Art and Entertainment


Gang Memoir the Latest Among Literary Fakes

May 25, 2008 12:27 PM
by findingDulcinea Staff
When Margaret Seltzer’s sister saw a newspaper profile of purported former gang member “Margaret Jones,” a fraud was unmasked. But should readers be disappointed?

30-Second Summary

“Love and Consequences” was marketed as the memoir of a gang survivor named Margaret B. Jones. Reviewers were impressed, though the critic at Entertainment Weekly observed that “readers may wonder if Jones embellishes the dialogue.”

Seltzer defends her decision to lie. She said the story needed to be told and was based on accounts of real experiences. “I just felt that there was good that I could do and there was no other way that someone would listen to it,” she said.

The faux memoir has prompted a debate in the publishing industry. While some argue that a book should be valued for its literary merit before factual accuracy, others suggest that publishers have a responsibility to be honest with their audience.

Such fabrications have a long history in the book business. In the late 18th century, English poet Thomas Chatterton passed his own work off as the verse of medieval “secular priest” Thomas Rowley. Chatterton despaired when he was unable to sell poems under his own name and, age 17, he took his own life.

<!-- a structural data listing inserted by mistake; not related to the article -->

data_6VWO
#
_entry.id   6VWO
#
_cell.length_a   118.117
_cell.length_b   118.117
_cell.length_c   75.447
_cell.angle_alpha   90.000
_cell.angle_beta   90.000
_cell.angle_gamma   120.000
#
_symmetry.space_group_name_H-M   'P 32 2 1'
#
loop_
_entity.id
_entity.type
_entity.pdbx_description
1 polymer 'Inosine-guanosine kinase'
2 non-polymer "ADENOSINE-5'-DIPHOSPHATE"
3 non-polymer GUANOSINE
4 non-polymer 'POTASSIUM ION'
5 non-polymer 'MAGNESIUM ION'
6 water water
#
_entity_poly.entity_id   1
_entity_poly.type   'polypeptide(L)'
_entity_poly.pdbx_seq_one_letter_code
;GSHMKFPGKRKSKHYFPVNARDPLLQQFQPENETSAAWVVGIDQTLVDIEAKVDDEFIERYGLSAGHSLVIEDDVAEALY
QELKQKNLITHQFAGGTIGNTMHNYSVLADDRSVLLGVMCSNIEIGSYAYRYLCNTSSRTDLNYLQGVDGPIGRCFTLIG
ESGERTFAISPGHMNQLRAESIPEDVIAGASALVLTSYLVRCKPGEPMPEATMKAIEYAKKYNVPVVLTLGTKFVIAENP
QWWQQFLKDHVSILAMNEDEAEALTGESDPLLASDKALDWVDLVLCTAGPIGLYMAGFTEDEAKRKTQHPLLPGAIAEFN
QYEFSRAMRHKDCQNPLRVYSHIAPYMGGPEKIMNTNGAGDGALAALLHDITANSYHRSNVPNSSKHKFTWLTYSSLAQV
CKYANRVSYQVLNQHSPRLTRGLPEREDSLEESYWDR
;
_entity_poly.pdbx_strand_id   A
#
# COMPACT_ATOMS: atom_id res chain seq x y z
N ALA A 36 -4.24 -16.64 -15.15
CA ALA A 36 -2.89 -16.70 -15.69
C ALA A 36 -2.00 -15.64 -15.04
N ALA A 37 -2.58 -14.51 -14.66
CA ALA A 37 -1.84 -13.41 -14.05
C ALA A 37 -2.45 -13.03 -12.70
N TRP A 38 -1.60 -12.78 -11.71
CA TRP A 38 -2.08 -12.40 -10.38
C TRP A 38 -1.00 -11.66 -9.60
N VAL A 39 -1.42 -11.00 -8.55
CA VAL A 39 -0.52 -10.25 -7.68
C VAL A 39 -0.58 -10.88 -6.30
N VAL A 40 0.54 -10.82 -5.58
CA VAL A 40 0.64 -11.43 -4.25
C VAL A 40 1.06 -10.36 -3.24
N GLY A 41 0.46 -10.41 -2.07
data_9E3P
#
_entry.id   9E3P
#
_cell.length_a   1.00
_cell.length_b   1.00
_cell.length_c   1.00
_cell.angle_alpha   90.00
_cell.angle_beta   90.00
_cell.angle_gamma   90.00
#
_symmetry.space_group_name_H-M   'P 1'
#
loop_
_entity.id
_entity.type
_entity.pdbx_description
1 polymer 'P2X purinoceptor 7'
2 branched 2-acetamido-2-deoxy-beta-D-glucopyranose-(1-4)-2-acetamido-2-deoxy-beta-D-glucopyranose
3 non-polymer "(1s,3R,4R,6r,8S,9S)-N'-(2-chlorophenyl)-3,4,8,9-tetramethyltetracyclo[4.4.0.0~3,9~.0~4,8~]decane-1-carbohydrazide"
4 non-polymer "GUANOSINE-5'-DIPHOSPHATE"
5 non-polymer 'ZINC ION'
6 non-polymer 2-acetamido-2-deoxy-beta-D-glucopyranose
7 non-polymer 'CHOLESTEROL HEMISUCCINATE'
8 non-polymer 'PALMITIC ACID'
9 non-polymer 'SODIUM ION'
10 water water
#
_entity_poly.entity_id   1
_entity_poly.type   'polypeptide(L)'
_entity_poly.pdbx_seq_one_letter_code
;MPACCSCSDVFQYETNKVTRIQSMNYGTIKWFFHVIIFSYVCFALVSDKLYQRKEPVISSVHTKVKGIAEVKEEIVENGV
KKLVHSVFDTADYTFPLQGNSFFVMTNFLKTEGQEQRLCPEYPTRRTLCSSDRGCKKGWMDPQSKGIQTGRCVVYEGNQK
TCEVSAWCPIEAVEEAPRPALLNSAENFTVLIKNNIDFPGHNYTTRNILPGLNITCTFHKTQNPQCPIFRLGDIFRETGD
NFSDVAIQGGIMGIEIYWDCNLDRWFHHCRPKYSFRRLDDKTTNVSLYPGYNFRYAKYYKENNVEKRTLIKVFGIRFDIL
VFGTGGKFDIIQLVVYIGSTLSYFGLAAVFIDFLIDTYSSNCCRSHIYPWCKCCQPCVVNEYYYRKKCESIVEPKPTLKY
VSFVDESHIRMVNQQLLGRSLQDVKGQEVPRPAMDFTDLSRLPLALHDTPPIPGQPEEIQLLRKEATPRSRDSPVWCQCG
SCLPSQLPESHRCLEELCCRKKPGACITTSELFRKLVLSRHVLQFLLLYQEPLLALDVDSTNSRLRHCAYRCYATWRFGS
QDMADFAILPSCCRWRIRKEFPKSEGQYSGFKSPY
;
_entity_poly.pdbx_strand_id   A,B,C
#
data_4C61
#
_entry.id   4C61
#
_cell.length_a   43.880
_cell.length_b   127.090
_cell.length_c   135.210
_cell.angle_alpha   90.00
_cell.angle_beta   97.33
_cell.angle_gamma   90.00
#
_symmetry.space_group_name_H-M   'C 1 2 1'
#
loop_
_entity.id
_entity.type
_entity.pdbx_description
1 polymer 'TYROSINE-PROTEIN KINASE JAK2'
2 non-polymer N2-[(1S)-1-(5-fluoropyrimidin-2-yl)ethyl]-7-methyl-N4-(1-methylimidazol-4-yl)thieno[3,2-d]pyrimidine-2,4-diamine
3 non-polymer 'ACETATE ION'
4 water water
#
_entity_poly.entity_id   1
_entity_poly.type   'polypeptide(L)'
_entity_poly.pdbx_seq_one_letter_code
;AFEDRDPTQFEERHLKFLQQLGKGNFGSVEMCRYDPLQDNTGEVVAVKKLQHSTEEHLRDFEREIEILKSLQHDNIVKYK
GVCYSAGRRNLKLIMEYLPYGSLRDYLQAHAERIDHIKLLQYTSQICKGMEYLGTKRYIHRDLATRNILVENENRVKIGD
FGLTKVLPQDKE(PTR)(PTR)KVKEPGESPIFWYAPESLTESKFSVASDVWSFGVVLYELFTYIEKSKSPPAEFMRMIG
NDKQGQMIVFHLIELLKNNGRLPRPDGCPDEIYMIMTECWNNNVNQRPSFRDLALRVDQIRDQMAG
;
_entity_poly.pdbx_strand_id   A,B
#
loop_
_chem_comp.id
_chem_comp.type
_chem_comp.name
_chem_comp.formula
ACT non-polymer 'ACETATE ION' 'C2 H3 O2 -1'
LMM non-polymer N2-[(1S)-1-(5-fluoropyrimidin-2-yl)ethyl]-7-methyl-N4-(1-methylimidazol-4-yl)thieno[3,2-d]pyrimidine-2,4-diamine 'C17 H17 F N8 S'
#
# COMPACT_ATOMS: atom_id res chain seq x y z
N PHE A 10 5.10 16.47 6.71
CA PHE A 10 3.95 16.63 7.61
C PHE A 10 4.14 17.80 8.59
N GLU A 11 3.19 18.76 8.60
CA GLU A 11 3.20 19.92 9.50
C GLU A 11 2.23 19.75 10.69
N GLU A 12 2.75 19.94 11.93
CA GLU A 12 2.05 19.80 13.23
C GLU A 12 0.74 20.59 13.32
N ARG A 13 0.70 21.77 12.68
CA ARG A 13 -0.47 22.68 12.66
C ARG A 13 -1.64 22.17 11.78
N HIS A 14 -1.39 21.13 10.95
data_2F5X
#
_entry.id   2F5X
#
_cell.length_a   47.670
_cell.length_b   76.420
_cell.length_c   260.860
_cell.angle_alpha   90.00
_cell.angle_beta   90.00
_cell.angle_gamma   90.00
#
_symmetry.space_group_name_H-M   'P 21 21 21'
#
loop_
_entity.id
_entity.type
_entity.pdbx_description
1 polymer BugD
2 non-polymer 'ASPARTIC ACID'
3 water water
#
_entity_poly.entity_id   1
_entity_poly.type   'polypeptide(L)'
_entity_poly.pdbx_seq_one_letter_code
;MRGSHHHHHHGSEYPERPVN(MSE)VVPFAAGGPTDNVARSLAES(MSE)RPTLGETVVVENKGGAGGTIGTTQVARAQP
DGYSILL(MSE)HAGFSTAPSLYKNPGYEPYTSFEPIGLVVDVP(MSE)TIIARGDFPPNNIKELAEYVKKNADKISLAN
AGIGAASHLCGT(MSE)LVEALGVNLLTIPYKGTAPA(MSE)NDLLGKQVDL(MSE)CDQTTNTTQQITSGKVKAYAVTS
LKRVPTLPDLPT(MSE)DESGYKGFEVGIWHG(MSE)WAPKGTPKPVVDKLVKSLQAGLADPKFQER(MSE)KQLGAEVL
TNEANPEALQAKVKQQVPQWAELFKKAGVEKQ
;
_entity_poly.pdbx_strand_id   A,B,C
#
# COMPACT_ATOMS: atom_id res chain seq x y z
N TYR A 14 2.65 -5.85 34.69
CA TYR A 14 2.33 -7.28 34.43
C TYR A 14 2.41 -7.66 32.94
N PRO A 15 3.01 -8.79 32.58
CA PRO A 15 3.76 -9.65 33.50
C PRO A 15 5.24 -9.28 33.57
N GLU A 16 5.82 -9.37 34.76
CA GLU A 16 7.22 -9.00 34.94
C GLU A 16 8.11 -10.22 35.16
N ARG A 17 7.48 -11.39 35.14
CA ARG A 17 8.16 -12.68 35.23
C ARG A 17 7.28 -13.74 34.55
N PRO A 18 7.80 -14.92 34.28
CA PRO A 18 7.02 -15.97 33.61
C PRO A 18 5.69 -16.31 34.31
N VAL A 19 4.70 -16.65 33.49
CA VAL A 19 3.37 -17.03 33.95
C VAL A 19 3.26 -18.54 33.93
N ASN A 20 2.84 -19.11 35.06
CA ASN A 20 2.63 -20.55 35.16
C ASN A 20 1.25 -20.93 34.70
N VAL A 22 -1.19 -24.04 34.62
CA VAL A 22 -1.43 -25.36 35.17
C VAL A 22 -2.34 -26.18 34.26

More recently, James Frey was revealed to have duped readers, his patron Oprah Winfrey among them, with his fictionalized memoir “A Million Little Pieces.” And just a week before Seltzer’s memoir was exposed as a fake, author Misha Defonseca, whose real name is Monique De Wael, issued a statement admitting that the Holocaust memoir she published 11 years ago is fiction.

De Wael’s book, “Surviving with Wolves,” has just been turned into a film. The author continues to defend her work. “Ever since I can remember, I felt Jewish," said De Wael, who was born and raised a Catholic.

Headline Link: ‘Gang Memoir, Turning Page, Is Pure Fiction’

Background Links: Entertainment Weekly and Sarah McGrath

Opinions & Analysis: The value of telling stories

Related Topics: De Wael and Frey

Historical Context: Chatterton, the ‘Hitler Diaries’ and Clifford Irving


Most Recent Beyond The Headlines